The History of Clowns
By: FUN Monster
Performing to entertain people has a long and varied history, and clowns have been a part of this history for hundreds of years. Even in ancient times, people would wear masks and costumes and perform for the royal or imperial courts. Clowns are also associated with circuses, which have a long history as well. A number of famous clowns have been instrumental in developing the signature characteristics of clowns, such as their clumsiness and their white face paint with bright, broad smiles.
The clown-like characters who performed for royalty in ancient eras were often called jesters. These professional performers had the responsibility of amusing and distracting the kings and queens as well as other members of high society. Both men and women worked as jesters, and some jesters even accompanied kings and armies into battle to help calm the warriors' nerves. It was quite common for jesters to die on battlefields.
- Jesters also engaged in verbal attacks on the enemy in attempts to demoralize opponents in war.
- Jesters in the Middle Ages were responsible for reinforcing religious and cultural values for their audiences.
- Court jesters enjoyed expansive freedom of speech, and they often were able to use humor to speak out against royal policies and ideas.
Philip Astley created the first circus in 1768, and his shows featured horses performing in rings. Astley also created a circus clown who was named Billy Buttons. In the Astley circus performances, Billy Buttons was a tailor who would try to ride the horses and would always fail in funny ways. The crowds loved Billy Buttons so much that his performances were expanded to become part of other circus acts.
- Astley's horse and clown shows were popular and were a precursor to modern circuses, but Astley never called his shows by this name.
- Circus clowns eventually began combining fun skills such as juggling with their slapstick comedy routines.
- The Ringling Bros. and Barnum & Bailey Clown College was created in 1968.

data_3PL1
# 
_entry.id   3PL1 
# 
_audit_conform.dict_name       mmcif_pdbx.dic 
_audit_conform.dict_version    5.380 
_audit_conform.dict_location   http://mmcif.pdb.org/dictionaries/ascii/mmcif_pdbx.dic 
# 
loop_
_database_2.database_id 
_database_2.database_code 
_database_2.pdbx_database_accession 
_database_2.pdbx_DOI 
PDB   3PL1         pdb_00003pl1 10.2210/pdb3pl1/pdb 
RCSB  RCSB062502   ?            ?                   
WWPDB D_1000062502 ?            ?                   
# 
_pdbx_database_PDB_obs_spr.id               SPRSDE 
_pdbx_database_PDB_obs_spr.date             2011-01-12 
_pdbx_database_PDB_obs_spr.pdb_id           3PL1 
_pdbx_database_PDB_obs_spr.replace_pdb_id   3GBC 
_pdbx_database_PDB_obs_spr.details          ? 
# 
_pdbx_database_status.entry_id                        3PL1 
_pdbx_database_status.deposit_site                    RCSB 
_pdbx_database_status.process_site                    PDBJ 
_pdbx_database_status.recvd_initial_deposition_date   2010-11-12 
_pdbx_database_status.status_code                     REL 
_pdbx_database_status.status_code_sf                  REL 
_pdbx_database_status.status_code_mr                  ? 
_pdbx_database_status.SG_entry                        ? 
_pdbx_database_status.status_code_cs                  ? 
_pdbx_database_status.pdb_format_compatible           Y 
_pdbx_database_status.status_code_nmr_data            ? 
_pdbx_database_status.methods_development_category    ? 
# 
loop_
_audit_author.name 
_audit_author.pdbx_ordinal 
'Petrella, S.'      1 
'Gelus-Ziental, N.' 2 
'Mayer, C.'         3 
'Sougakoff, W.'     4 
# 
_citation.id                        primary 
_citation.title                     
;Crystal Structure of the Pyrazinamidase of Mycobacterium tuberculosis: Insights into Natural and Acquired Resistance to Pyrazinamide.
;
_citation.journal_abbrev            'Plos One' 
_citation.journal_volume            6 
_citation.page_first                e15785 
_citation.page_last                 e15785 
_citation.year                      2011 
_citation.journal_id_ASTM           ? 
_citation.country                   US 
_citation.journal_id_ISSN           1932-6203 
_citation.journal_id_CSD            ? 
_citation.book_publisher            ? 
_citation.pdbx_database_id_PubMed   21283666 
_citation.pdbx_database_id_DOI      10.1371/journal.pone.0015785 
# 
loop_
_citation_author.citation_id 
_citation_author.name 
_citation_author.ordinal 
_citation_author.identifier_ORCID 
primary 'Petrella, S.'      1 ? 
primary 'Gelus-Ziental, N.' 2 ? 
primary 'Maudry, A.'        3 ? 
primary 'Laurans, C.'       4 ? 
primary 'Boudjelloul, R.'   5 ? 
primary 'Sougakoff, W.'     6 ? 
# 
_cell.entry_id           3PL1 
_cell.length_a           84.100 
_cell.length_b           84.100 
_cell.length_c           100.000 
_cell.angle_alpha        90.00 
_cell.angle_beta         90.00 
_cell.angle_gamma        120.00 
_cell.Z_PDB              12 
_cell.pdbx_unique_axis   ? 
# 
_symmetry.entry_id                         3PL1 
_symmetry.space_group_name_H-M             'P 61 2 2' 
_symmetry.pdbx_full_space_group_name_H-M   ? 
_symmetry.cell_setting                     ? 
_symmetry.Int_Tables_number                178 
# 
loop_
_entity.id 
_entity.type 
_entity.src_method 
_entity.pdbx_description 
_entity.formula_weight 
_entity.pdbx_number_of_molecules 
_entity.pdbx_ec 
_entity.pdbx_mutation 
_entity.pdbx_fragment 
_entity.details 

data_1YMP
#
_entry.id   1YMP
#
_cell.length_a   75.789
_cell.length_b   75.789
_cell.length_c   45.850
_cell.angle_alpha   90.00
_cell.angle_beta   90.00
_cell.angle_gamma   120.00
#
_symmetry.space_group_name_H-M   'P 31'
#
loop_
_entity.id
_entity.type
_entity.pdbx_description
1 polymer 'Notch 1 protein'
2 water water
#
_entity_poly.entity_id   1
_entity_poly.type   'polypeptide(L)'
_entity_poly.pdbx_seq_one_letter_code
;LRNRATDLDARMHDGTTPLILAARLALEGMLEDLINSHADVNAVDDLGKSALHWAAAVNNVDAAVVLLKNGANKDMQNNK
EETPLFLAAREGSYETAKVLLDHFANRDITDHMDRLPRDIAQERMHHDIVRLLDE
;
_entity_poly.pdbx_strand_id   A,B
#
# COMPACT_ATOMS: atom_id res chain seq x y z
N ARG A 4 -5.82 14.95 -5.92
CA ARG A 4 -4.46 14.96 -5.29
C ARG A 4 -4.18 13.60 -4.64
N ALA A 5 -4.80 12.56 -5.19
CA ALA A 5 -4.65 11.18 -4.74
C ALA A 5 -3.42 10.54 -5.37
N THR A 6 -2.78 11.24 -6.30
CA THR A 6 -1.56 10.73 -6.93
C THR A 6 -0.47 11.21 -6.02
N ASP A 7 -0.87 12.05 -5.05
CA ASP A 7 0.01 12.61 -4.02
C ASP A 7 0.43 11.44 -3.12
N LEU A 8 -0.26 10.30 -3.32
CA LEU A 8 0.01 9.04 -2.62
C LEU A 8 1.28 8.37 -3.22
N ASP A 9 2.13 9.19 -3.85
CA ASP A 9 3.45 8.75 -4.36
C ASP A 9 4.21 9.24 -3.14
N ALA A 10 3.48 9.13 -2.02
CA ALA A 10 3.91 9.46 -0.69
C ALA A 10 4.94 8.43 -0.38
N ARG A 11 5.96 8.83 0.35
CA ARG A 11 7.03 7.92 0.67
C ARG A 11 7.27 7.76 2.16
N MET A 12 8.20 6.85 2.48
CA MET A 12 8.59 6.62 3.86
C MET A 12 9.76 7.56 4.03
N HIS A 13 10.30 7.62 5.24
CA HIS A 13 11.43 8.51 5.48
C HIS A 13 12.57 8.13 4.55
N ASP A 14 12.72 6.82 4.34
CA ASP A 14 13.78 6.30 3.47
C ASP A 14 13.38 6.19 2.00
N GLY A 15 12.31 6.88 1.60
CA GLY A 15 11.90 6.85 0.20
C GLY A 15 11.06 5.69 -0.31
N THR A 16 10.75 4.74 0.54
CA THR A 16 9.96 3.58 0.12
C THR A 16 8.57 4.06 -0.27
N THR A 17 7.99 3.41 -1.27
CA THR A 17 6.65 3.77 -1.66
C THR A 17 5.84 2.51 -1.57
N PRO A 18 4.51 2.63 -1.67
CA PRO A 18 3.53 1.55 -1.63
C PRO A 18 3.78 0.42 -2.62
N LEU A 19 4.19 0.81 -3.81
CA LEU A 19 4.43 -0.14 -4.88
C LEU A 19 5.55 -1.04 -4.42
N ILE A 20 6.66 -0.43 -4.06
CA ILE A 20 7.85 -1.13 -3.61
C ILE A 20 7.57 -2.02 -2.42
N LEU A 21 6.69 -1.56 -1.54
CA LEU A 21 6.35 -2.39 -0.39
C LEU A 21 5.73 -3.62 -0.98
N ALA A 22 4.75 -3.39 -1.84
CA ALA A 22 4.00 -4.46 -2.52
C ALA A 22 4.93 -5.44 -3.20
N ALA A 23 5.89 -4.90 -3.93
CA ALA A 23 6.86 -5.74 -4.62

The word "clown" was first noted in the English language in the 1560s, when it was used to describe a rustic, boorish peasant. Drawing on this origin, Charlie Chaplin helped to popularize the hobo type of clown with his "Little Tramp" character. He used this character in more than 50 films, most of them silent films. With the rise of movies and then television, clowns became more popular than ever, finding new audiences on screen.
- Joseph Grimaldi receives credit for inventing the modern clown in the early 1800s, although Grimaldi's personal life was full of tragedy and sadness.
- The character of Pierrot was a white-faced sad clown who became popular in melancholy pantomimes starting in 1660 in Paris.
- Clowns can be a source of comfort because their funny performances are often a mirror that reflects the audience's inner struggles.
- The hobo clown was an American character that was based on homeless drifters who roamed the countryside.
- Chaplin's "Little Tramp" character evolved significantly over the years Chaplin performed.
- The word "clown" may come from an Icelandic word that means "a clumsy person."
- Grock was a famous clown played by Charles Adrien Wettach, who performed in stage shows with musical instruments.
- Shakespearean clowns were featured often in his plays, including The Comedy of Errors and Twelfth Night.
- William Shakespeare used the term "clown" to describe various foolish characters written into his plays.
- Auguste clowns of the 1860s used limited makeup, colorful wigs, and oversized costumes. They were supposed to be unintelligent and clumsy.
Sinister clowns are a relatively recent creation, but there have always been melancholy undertones behind clown performances. Applying garish makeup and wearing bright, oversize costumes makes it possible for performers to hide a sad interior behind the loud exterior. Some researchers have theorized that the history of clowns as jesters might have paved the way for the development of evil clowns. If court jesters failed to make the king laugh, there was often a hefty price to pay. Some jesters had their facial muscles cut so they could no longer frown and had to smile all the time. An evil clown is a manifestation of the dark side of clowns, which have always flirted with manic behavior that bordered on perversion.
- John Wayne Gacy, a convicted serial killer, didn't commit his crimes while wearing a clown costume, but he was registered as a clown named Pogo.
- Coulrophobia is the name for the fear of clowns.
- Creepy clowns have been featured in movies such as He Who Gets Slapped and Laugh, Clown, Laugh.
- Stephen King's It featured an evil clown named Pennywise who was responsible for murdering children.